Latin American Constitutionalisms

Subject LAWS70397 (2016)

Note: This is an archived Handbook entry from 2016.

Credit Points: 12.5
Level: 7 (Graduate/Postgraduate)
Dates & Locations:

This subject is not offered in 2016.

Time Commitment: Contact Hours: The total class time is between 24 and 26 hours.
Total Time Commitment:

The pre-teaching period commences four weeks before the subject commencement date. From this time, students are expected to access and review the Reading Guide that will be available from the LMS subject page and the subject materials provided by the subject coordinator, which will be available from Melbourne Law School. Refer to the Reading Guide for confirmation of which resources need to be read and what other preparation is required before the teaching period commences.

Prerequisites: None
Corequisites: None
Recommended Background Knowledge:

Applicants without legal qualifications should note that subjects are offered in the discipline of law at an advanced graduate level. While every effort will be made to meet the needs of students trained in other fields, concessions will not be made in the general level of instruction or assessment. Most subjects assume the knowledge usually acquired in a degree in law (LLB, JD or equivalent). Applicants should note that admission to some subjects in the Melbourne Law Masters will be dependent upon the individual applicant’s educational background and professional experience.

Non Allowed Subjects: None
Core Participation Requirements:

The Melbourne Law Masters welcomes applications from students with disabilities. The inherent academic requirements for study in the Melbourne Law Masters are:

  • The ability to attend a minimum of 75% of classes and actively engage in the analysis and critique of complex materials and debate;
  • The ability to read, analyse and comprehend complex written legal materials and complex interdisciplinary materials;
  • The ability to clearly and independently communicate in writing a knowledge and application of legal principles and interdisciplinary materials and to critically evaluate these;
  • The ability to clearly and independently communicate orally a knowledge and application of legal principles and interdisciplinary materials and critically evaluate these;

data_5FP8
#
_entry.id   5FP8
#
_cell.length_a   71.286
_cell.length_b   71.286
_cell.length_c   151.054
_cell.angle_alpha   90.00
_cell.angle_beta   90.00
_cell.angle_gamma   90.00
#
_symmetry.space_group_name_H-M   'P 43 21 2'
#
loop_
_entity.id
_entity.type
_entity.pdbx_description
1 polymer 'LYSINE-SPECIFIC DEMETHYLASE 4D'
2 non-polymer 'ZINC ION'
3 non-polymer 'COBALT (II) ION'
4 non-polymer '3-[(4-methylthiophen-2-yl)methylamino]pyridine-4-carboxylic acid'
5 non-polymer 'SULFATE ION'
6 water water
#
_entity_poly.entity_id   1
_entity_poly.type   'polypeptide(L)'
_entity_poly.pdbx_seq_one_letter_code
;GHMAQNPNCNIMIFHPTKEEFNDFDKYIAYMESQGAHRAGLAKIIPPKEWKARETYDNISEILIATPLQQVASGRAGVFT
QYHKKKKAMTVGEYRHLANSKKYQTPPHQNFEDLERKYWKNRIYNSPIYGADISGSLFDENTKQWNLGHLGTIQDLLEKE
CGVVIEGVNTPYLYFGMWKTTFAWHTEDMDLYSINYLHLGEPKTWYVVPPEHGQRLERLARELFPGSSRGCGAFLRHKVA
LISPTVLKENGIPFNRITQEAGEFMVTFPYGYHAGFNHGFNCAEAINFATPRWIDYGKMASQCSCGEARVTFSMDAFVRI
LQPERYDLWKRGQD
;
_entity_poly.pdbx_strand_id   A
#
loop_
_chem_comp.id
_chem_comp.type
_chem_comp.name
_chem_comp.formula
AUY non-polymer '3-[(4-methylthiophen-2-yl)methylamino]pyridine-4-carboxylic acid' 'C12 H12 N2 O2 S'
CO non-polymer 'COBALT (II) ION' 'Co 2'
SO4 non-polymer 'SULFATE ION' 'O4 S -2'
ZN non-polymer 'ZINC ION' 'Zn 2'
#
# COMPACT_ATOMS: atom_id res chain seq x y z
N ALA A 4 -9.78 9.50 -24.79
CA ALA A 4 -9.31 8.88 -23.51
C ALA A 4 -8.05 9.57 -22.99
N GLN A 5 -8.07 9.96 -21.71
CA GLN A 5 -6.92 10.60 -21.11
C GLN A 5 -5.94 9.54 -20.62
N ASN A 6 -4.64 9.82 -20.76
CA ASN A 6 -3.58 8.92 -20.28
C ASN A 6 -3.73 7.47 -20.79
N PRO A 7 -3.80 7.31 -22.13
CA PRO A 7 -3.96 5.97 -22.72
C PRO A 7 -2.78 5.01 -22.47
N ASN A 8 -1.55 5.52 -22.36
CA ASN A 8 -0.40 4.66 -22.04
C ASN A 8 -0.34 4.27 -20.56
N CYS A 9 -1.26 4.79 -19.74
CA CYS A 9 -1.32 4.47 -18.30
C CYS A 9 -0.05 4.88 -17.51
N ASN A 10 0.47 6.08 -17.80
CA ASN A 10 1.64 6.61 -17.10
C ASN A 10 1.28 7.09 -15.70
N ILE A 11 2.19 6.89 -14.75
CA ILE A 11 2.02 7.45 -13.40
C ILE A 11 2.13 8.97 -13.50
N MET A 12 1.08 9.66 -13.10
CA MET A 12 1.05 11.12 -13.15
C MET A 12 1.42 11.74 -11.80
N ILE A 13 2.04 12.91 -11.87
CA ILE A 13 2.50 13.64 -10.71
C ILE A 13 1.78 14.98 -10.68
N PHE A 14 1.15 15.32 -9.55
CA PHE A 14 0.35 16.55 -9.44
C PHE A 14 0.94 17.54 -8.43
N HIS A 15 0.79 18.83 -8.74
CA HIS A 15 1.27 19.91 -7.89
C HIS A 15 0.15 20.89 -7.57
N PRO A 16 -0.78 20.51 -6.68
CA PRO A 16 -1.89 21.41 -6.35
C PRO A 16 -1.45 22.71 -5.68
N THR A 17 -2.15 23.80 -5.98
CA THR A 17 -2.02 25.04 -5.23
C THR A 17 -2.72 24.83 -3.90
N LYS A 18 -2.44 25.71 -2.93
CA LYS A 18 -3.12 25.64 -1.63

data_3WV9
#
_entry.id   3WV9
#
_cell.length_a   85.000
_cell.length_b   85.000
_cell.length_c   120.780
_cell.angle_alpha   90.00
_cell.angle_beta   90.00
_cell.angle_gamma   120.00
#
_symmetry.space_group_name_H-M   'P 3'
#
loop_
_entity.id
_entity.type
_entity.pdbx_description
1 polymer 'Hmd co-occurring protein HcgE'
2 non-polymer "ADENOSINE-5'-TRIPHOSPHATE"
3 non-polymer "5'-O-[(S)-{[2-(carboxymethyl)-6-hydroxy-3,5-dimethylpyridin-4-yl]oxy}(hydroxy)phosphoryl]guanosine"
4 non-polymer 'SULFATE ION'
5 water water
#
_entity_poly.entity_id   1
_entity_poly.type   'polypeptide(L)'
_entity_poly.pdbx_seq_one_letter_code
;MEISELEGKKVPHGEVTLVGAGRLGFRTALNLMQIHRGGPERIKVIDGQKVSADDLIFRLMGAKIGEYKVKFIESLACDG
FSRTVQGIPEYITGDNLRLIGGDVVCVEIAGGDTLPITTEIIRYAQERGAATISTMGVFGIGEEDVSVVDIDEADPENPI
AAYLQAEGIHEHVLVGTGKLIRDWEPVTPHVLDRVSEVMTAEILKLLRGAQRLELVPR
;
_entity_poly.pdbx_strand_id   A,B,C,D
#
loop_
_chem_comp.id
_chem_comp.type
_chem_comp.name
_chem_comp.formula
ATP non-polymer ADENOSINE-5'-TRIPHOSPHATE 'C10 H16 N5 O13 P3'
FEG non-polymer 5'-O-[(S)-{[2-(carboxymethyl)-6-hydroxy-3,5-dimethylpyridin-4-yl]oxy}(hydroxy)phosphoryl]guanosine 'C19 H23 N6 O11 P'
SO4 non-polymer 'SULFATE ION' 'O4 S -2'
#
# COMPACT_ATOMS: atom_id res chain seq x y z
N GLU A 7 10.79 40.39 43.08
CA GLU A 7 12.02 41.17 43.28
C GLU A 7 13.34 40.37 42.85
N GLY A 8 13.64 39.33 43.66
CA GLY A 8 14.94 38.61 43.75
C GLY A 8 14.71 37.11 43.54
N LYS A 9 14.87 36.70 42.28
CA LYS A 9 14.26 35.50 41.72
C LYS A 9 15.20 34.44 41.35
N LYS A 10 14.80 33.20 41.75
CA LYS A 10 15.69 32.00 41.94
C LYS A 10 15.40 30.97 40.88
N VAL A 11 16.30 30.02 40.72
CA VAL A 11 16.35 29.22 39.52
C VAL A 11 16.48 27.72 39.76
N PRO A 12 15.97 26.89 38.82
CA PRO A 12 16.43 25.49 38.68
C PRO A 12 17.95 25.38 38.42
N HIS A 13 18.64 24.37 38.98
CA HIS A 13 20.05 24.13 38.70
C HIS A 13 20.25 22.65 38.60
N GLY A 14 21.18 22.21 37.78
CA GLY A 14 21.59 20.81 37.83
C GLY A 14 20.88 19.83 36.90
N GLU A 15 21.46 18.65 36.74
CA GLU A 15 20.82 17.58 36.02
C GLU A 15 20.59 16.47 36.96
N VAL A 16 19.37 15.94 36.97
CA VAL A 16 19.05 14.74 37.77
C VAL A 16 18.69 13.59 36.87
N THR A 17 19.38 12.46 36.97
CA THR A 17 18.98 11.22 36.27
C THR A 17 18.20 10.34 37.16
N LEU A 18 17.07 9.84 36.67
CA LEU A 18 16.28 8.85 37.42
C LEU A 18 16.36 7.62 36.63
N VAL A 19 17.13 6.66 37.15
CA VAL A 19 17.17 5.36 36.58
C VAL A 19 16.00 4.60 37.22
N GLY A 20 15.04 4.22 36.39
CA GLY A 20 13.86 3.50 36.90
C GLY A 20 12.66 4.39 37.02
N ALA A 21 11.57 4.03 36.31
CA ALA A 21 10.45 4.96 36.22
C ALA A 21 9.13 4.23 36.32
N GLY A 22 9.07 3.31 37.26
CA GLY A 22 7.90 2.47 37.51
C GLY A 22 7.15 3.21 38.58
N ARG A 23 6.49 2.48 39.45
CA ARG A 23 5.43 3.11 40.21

• The ability to work independently and as a part of a group;
  • The ability to present orally and in writing legal analysis to a professional standard.

Students who feel their disability will inhibit them from meeting these inherent academic requirements are encouraged to contact the Disability Liaison Unit:


For more information:

Phone: +61 3 8344 6190

Subject Overview:

Political, social and constitutional upheavals are currently in full swing in Latin America. What happens in Latin America produces flow-on effects in all regions of the globe. This subject offers a survey of the different models of democracy currently ‘competing’ in the region, and a consideration of how those models translate into different ‘models’ of constitutionalism. The subject offers an analysis of the current constitutional debate in Latin America, contextualising that debate within the history of constitutionalism in the region over the last two hundred years. The subject will relate the contemporary constitutional debate to global and regional debates about models of democracy and the impact of globalisation in constitutional law and practice. The subject will also focus on the role played by the Inter-American Human Rights System in both the constitutionalism and models of democracy debates.

Principal topics will include:

  • Conceptions of ‘democracy’ and conceptions of ‘constitutionalism’ in contemporary Latin America
  • Neo-liberal democracy, social democracy, radical democracy and populism in Latin America
  • Historical perspectives on constitutionalism in Latin America
  • The judicialisation of Latin American politics
  • Global influences in Latin American constitutionalism
  • The Inter-American Human Rights System and constitutionalism in Latin America
  • Processes of constitution making in contemporary Latin America.
Learning Outcomes:

A student who has successfully completed this subject should:

  • Understand the relationship between conceptions of democracy and conceptions of constitutionalism.
  • Have a basic knowledge of the state of democracy and constitutionalism in Latin America.
  • Understand the relationship between globalization and domestic constitutionalism.
  • Be familiar with the role played by regional human rights regimes (particularly that of Latin America) and national democratic and constitutional debates.

10,000 word research paper (100%) on a topic approved by the subject coordinator

Prescribed Texts:

Core subject materials will be provided free of charge to all students. Some subjects require further texts to be purchased. Details regarding any prescribed texts will be provided prior to the commencement of the subject.

Breadth Options:

This subject is not available as a breadth subject.

Fees Information: Subject EFTSL, Level, Discipline & Census Date
Links to further information:

This subject has a quota of 30 students. Please refer to the website for further information about the management of subject quotas and waitlists.

Related Course(s): Graduate Diploma in Government Law
Graduate Diploma in Legal Studies
Master of Law and Development
Master of Laws
Master of Public and International Law

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